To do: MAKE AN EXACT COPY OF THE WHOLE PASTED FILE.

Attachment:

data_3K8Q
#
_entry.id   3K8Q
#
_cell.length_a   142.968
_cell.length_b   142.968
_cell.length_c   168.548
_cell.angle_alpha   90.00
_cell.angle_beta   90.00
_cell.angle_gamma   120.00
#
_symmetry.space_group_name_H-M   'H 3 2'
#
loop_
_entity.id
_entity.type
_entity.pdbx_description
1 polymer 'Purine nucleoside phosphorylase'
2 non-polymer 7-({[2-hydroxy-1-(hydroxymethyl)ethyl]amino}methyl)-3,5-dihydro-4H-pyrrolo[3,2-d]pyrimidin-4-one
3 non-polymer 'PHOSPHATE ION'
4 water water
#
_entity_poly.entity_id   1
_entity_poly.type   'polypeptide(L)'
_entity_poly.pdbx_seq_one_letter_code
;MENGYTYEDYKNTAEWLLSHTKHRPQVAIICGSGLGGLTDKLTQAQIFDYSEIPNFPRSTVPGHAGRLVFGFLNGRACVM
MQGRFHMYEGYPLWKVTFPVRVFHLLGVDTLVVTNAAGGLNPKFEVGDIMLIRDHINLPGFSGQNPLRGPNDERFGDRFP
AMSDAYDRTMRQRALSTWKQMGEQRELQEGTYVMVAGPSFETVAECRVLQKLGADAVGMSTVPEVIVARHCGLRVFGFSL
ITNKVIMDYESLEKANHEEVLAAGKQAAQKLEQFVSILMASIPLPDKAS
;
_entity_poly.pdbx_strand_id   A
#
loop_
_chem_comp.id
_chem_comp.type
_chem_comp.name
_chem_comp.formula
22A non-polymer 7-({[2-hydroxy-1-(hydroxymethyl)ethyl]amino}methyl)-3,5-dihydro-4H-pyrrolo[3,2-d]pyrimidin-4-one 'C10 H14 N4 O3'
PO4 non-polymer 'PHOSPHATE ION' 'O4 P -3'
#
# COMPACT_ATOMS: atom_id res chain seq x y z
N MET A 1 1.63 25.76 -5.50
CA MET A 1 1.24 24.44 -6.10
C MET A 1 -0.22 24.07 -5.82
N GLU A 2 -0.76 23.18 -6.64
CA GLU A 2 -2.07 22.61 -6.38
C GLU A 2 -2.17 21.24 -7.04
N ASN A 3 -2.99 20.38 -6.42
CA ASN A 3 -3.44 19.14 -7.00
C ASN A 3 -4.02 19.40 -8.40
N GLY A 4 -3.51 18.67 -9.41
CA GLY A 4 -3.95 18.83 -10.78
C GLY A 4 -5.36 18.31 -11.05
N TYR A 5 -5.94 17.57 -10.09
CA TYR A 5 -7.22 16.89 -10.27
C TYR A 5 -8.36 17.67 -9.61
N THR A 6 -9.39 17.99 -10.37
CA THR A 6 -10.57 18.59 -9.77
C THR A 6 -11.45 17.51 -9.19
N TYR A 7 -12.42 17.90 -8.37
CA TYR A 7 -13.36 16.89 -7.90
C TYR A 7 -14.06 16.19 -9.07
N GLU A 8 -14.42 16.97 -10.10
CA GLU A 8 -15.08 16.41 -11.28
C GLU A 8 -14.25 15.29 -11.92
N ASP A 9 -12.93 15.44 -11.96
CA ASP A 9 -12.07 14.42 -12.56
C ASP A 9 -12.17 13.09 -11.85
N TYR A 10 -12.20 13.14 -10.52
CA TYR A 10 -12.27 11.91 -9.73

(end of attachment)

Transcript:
data_3K8Q
#
_entry.id   3K8Q
#
_cell.length_a   142.968
_cell.length_b   142.968
_cell.length_c   168.548
_cell.angle_alpha   90.00
_cell.angle_beta   90.00
_cell.angle_gamma   120.00
#
_symmetry.space_group_name_H-M   'H 3 2'
#
loop_
_entity.id
_entity.type
_entity.pdbx_description
1 polymer 'Purine nucleoside phosphorylase'
2 non-polymer 7-({[2-hydroxy-1-(hydroxymethyl)ethyl]amino}methyl)-3,5-dihydro-4H-pyrrolo[3,2-d]pyrimidin-4-one
3 non-polymer 'PHOSPHATE ION'
4 water water
#
_entity_poly.entity_id   1
_entity_poly.type   'polypeptide(L)'
_entity_poly.pdbx_seq_one_letter_code
;MENGYTYEDYKNTAEWLLSHTKHRPQVAIICGSGLGGLTDKLTQAQIFDYSEIPNFPRSTVPGHAGRLVFGFLNGRACVM
MQGRFHMYEGYPLWKVTFPVRVFHLLGVDTLVVTNAAGGLNPKFEVGDIMLIRDHINLPGFSGQNPLRGPNDERFGDRFP
AMSDAYDRTMRQRALSTWKQMGEQRELQEGTYVMVAGPSFETVAECRVLQKLGADAVGMSTVPEVIVARHCGLRVFGFSL
ITNKVIMDYESLEKANHEEVLAAGKQAAQKLEQFVSILMASIPLPDKAS
;
_entity_poly.pdbx_strand_id   A
#
loop_
_chem_comp.id
_chem_comp.type
_chem_comp.name
_chem_comp.formula
22A non-polymer 7-({[2-hydroxy-1-(hydroxymethyl)ethyl]amino}methyl)-3,5-dihydro-4H-pyrrolo[3,2-d]pyrimidin-4-one 'C10 H14 N4 O3'
PO4 non-polymer 'PHOSPHATE ION' 'O4 P -3'
#
# COMPACT_ATOMS: atom_id res chain seq x y z
N MET A 1 1.63 25.76 -5.50
CA MET A 1 1.24 24.44 -6.10
C MET A 1 -0.22 24.07 -5.82
N GLU A 2 -0.76 23.18 -6.64
CA GLU A 2 -2.07 22.61 -6.38
C GLU A 2 -2.17 21.24 -7.04
N ASN A 3 -2.99 20.38 -6.42
CA ASN A 3 -3.44 19.14 -7.00
C ASN A 3 -4.02 19.40 -8.40
N GLY A 4 -3.51 18.67 -9.41
CA GLY A 4 -3.95 18.83 -10.78
C GLY A 4 -5.36 18.31 -11.05
N TYR A 5 -5.94 17.57 -10.09
CA TYR A 5 -7.22 16.89 -10.27
C TYR A 5 -8.36 17.67 -9.61
N THR A 6 -9.39 17.99 -10.37
CA THR A 6 -10.57 18.59 -9.77
C THR A 6 -11.45 17.51 -9.19
N TYR A 7 -12.42 17.90 -8.37
CA TYR A 7 -13.36 16.89 -7.90
C TYR A 7 -14.06 16.19 -9.07
N GLU A 8 -14.42 16.97 -10.10
CA GLU A 8 -15.08 16.41 -11.28
C GLU A 8 -14.25 15.29 -11.92
N ASP A 9 -12.93 15.44 -11.96
CA ASP A 9 -12.07 14.42 -12.56
C ASP A 9 -12.17 13.09 -11.85
N TYR A 10 -12.20 13.14 -10.52
CA TYR A 10 -12.27 11.91 -9.73